While a hundred-and-fifty-thousand is quite a low number, we can use cubic lightyears instead. A lightyear is approximately ten petametres. Actually, it's 9,5 petametres, but considering how rough our estimate of the universe's mass was I think we can get away with rounding it to ten, thus putting a thousand cubic petametres in a cubic lightyear. One final calculation, and we get 153 cubic lightyears. A cuboid of five by five by a little over six lightyears. That's all the matter in the universe. Not only would it fit inside a single galaxy, if its centre was at the Sun's position it wouldn't even reach the nearest star. That's all the matter in the universe, everything else is void.

But where is all this void exactly? You might think the gigantic gaps between galaxies are where it is, but these are actually relatively small. The Milky Way is a hundred thousand lightyears across, though only ten thousand lightyeard thick, and the nearest big galaxy is at two million lightyears, only twenty times the Milky Way's own diameter. If we count dwarf galaxies the nearest other galaxy is much closer even. If you imagined the big galaxies as coins, they would be less than a metre apart.

The real distances that are responsible for all this void are the distances between stars. When I tried to give an example of the size of a petametre and failed we already saw there is a huge gap between distances within a solar system and distances between stars. Our Sun is 1.4 million kilometres across, but the nearest other star is more than four lightyears away. If we imagine the Sun as a grape in the centre of Amsterdam, the nearest starsystem consists of two grapes and a grain of pepper located near Brussels. And that's a good comparison for interstellar distances: a piece of fruit in every European capital. Those distances are mainly responsible for the huge amounts of void in the universe.


Time travel guidelines

If you have recently acquired a time machine, then please, read through these guidelines carefully before using it.

The Timeline

If you're going to travel through time, the first thing you should try to find out is the shape of the timeline. This is very important to know as a time traveler, as it will affect how causality works and what happens if you try to change the past.There are three possibilities, the Linear timeline,the Changeable timeline, and the Branching timeline, which I will each explain and what the results of attempting to make a grandfather paradox (killing your grandfather before your father was born, thus preventing you from ever being born to kill him) would be.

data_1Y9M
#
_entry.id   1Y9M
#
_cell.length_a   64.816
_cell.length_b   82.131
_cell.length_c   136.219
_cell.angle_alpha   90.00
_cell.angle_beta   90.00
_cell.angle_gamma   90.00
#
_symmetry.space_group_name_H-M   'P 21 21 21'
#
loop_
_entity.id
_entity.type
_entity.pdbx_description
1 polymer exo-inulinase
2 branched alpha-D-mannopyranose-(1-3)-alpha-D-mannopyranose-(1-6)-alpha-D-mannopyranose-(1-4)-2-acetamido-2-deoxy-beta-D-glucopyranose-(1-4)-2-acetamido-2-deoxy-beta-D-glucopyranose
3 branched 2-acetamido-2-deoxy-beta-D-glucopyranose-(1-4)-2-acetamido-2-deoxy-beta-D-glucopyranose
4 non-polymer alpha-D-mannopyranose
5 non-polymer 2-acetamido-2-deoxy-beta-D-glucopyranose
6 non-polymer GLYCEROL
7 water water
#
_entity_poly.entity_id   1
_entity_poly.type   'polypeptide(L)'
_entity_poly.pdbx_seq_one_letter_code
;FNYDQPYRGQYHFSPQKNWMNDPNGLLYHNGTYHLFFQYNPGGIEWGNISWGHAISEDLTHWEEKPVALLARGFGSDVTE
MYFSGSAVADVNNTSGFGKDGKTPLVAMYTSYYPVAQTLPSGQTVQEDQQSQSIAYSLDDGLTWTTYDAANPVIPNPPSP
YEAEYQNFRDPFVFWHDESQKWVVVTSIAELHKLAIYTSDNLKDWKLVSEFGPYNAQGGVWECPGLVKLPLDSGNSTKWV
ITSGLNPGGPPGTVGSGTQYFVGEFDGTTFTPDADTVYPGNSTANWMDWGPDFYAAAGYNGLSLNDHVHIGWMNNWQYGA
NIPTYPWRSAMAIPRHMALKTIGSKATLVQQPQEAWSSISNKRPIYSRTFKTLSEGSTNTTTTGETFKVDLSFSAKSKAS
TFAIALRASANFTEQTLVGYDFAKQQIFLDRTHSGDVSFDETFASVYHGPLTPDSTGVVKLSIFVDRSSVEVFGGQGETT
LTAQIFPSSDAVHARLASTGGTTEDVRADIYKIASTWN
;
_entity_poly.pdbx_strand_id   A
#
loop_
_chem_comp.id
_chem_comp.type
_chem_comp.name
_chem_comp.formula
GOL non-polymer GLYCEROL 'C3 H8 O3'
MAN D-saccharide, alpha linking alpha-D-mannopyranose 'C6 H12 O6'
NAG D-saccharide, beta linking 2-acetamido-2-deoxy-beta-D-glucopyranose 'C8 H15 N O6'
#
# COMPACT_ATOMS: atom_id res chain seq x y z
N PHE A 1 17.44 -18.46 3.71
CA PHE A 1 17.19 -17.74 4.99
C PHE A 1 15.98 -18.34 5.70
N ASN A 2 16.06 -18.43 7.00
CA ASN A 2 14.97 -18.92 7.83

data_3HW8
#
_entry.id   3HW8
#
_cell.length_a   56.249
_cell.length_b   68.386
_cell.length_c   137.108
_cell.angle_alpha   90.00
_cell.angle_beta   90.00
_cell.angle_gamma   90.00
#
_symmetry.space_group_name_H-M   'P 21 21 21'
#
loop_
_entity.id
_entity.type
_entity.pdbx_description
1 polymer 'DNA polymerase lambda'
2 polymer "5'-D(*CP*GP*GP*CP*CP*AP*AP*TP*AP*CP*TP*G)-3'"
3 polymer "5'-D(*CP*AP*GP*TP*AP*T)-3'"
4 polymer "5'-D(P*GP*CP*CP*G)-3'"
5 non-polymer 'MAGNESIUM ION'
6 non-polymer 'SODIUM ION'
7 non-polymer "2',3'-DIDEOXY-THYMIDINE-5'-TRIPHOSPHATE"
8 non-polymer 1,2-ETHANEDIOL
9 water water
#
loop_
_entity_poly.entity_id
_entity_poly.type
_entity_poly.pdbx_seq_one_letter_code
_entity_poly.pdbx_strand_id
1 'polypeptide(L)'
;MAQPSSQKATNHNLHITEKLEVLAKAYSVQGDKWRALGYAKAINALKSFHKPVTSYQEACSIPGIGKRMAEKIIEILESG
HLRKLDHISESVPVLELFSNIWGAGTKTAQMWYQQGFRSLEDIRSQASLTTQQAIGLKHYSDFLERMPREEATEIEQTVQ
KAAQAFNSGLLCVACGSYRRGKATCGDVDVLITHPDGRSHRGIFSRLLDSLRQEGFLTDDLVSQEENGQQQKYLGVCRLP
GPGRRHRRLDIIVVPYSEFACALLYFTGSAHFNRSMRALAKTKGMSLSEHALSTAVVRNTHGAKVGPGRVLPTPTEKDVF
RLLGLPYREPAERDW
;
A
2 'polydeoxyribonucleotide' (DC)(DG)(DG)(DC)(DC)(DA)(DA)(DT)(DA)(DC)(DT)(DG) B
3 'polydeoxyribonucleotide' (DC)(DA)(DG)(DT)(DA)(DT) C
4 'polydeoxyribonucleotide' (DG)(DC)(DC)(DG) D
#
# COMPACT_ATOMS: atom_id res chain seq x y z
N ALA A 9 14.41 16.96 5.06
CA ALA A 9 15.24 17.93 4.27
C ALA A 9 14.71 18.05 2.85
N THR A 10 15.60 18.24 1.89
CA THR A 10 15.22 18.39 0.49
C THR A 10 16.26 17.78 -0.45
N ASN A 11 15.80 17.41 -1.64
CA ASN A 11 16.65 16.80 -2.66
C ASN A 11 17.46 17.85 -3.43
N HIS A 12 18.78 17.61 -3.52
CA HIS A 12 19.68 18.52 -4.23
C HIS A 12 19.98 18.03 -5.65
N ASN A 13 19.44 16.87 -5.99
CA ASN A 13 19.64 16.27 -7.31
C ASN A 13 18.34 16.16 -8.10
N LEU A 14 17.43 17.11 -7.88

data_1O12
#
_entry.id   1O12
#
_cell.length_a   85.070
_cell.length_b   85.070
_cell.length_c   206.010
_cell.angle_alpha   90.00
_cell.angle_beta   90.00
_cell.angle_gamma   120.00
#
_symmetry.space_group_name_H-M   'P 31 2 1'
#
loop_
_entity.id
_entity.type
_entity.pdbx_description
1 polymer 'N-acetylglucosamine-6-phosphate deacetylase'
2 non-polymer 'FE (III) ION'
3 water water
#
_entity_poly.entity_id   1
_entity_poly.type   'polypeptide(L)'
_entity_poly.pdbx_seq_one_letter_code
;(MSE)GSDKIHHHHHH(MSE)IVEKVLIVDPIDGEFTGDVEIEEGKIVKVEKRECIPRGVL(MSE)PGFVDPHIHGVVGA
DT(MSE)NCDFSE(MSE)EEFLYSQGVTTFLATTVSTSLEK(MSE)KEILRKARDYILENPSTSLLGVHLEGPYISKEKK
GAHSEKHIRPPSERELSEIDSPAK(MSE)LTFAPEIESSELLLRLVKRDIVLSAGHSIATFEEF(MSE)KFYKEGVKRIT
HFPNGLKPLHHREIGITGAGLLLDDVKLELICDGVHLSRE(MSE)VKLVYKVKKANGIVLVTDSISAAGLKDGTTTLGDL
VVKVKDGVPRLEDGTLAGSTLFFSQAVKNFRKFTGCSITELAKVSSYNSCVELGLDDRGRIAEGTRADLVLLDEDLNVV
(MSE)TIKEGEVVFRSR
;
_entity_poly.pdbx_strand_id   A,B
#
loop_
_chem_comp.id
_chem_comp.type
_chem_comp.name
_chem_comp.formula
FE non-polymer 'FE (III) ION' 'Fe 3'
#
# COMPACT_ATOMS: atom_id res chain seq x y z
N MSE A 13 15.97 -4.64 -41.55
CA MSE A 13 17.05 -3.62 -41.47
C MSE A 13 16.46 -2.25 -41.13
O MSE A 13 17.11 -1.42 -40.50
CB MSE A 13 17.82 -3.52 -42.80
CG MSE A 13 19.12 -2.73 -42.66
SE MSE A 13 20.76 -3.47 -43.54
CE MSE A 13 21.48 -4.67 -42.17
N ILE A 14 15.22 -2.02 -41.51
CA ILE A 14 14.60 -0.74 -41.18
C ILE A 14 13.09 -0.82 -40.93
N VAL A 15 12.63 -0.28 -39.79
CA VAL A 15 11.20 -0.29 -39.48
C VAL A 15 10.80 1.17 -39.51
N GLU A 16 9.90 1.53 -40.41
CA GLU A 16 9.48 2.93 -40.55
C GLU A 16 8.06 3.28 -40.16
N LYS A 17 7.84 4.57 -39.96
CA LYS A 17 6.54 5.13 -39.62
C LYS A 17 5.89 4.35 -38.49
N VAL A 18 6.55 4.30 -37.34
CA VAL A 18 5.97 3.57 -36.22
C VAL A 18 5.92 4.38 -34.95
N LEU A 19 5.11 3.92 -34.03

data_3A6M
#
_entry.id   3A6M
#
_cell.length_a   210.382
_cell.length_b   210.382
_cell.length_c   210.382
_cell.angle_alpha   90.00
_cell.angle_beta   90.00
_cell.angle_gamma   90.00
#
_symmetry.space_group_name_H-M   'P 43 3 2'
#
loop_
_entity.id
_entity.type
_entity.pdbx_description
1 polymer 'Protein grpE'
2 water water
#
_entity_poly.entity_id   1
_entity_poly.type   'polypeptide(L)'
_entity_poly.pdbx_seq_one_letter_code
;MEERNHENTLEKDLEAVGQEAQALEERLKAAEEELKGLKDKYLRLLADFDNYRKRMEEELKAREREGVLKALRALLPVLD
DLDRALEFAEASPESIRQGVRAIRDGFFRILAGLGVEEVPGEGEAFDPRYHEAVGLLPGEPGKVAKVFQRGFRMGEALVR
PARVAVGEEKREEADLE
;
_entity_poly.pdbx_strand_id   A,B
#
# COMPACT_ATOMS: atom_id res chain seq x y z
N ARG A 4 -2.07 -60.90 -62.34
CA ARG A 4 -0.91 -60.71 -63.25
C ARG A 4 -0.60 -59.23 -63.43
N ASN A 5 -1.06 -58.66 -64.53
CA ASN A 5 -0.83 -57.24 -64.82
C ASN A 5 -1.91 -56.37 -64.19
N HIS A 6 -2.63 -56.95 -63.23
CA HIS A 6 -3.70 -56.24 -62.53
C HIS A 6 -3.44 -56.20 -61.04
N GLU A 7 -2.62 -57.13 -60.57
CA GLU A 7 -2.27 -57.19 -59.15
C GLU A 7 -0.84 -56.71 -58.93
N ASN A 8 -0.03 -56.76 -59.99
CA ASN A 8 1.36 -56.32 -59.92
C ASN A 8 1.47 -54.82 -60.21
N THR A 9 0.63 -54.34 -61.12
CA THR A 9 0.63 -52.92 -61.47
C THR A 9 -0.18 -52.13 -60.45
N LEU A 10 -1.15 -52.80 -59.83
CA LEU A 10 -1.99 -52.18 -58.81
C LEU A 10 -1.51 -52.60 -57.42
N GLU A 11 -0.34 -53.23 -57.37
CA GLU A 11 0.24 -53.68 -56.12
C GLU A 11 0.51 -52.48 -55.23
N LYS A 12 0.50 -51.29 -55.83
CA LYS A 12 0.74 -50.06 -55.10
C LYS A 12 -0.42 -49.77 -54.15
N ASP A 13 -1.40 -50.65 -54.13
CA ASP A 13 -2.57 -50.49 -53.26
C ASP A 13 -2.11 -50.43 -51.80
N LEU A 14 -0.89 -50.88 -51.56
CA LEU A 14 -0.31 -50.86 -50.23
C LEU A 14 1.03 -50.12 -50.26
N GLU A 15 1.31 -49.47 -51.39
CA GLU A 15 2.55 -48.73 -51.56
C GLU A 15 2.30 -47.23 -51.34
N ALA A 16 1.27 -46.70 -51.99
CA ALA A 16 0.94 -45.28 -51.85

In a Linear timeline, past, present, and future are all one line, and when you go back in the past, you will have already gone back there, and since whatever you will do in the past will have already happened, you can never change it. If you attempted to kill your own grandfather in a linear time, you would fail, as you have evidently been born, so your grandfather apparently survived your assassination attempt. Or the man you thought was your grandfather was not actually your real grandfather. Either way, whatever happens was part of the timeline all along, and therefore you can't create a paradox.

In a Changeable timeline, you can actually change the past by going back in time. As a result, whatever you do in the past will have an effect on your present self. This is the only timeline where you can actually cause the grandfather paradox, as killing your grandfather would actually have an effect on you. While this timeline may seem the most intuitive, the fact that paradoxes could be created here seems to indicate it is also the least likely.